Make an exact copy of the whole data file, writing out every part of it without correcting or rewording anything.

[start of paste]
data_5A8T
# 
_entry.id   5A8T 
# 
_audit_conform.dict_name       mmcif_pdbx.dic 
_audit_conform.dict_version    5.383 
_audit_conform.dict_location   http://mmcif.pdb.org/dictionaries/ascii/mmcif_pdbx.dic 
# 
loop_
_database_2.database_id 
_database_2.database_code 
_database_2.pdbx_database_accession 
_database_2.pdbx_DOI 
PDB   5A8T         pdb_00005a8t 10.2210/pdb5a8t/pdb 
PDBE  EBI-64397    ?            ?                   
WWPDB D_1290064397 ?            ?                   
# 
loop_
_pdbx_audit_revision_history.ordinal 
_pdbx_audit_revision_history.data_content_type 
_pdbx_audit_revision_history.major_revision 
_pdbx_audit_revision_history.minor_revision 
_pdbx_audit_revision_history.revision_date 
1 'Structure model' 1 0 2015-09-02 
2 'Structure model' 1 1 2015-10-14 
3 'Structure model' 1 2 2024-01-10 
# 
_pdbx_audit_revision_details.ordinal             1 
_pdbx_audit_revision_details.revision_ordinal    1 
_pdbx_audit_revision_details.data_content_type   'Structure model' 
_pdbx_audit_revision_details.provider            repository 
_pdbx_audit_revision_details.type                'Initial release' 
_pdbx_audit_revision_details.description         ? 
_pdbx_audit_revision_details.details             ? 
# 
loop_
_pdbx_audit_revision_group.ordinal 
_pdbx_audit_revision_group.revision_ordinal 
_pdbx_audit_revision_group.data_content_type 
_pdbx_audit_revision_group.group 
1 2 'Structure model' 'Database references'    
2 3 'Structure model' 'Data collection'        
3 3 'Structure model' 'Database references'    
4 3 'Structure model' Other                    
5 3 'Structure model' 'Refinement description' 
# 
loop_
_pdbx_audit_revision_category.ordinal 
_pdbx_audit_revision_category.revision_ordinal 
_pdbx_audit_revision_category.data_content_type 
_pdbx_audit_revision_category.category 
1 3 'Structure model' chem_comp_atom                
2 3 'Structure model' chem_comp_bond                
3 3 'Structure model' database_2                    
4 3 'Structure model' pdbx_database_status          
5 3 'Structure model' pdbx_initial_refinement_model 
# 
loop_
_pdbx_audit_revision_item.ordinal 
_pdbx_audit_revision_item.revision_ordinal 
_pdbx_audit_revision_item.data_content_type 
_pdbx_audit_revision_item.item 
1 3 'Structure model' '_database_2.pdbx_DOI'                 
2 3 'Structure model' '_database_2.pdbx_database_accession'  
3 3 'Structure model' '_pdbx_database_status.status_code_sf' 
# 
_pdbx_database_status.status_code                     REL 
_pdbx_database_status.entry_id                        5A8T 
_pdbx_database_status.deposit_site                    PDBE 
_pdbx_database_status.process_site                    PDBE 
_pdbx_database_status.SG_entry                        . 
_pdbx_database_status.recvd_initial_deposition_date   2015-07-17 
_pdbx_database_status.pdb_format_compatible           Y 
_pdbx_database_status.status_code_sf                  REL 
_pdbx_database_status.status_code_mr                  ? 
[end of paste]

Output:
data_5A8T
# 
_entry.id   5A8T 
# 
_audit_conform.dict_name       mmcif_pdbx.dic 
_audit_conform.dict_version    5.383 
_audit_conform.dict_location   http://mmcif.pdb.org/dictionaries/ascii/mmcif_pdbx.dic 
# 
loop_
_database_2.database_id 
_database_2.database_code 
_database_2.pdbx_database_accession 
_database_2.pdbx_DOI 
PDB   5A8T         pdb_00005a8t 10.2210/pdb5a8t/pdb 
PDBE  EBI-64397    ?            ?                   
WWPDB D_1290064397 ?            ?                   
# 
loop_
_pdbx_audit_revision_history.ordinal 
_pdbx_audit_revision_history.data_content_type 
_pdbx_audit_revision_history.major_revision 
_pdbx_audit_revision_history.minor_revision 
_pdbx_audit_revision_history.revision_date 
1 'Structure model' 1 0 2015-09-02 
2 'Structure model' 1 1 2015-10-14 
3 'Structure model' 1 2 2024-01-10 
# 
_pdbx_audit_revision_details.ordinal             1 
_pdbx_audit_revision_details.revision_ordinal    1 
_pdbx_audit_revision_details.data_content_type   'Structure model' 
_pdbx_audit_revision_details.provider            repository 
_pdbx_audit_revision_details.type                'Initial release' 
_pdbx_audit_revision_details.description         ? 
_pdbx_audit_revision_details.details             ? 
# 
loop_
_pdbx_audit_revision_group.ordinal 
_pdbx_audit_revision_group.revision_ordinal 
_pdbx_audit_revision_group.data_content_type 
_pdbx_audit_revision_group.group 
1 2 'Structure model' 'Database references'    
2 3 'Structure model' 'Data collection'        
3 3 'Structure model' 'Database references'    
4 3 'Structure model' Other                    
5 3 'Structure model' 'Refinement description' 
# 
loop_
_pdbx_audit_revision_category.ordinal 
_pdbx_audit_revision_category.revision_ordinal 
_pdbx_audit_revision_category.data_content_type 
_pdbx_audit_revision_category.category 
1 3 'Structure model' chem_comp_atom                
2 3 'Structure model' chem_comp_bond                
3 3 'Structure model' database_2                    
4 3 'Structure model' pdbx_database_status          
5 3 'Structure model' pdbx_initial_refinement_model 
# 
loop_
_pdbx_audit_revision_item.ordinal 
_pdbx_audit_revision_item.revision_ordinal 
_pdbx_audit_revision_item.data_content_type 
_pdbx_audit_revision_item.item 
1 3 'Structure model' '_database_2.pdbx_DOI'                 
2 3 'Structure model' '_database_2.pdbx_database_accession'  
3 3 'Structure model' '_pdbx_database_status.status_code_sf' 
# 
_pdbx_database_status.status_code                     REL 
_pdbx_database_status.entry_id                        5A8T 
_pdbx_database_status.deposit_site                    PDBE 
_pdbx_database_status.process_site                    PDBE 
_pdbx_database_status.SG_entry                        . 
_pdbx_database_status.recvd_initial_deposition_date   2015-07-17 
_pdbx_database_status.pdb_format_compatible           Y 
_pdbx_database_status.status_code_sf                  REL 
_pdbx_database_status.status_code_mr                  ? 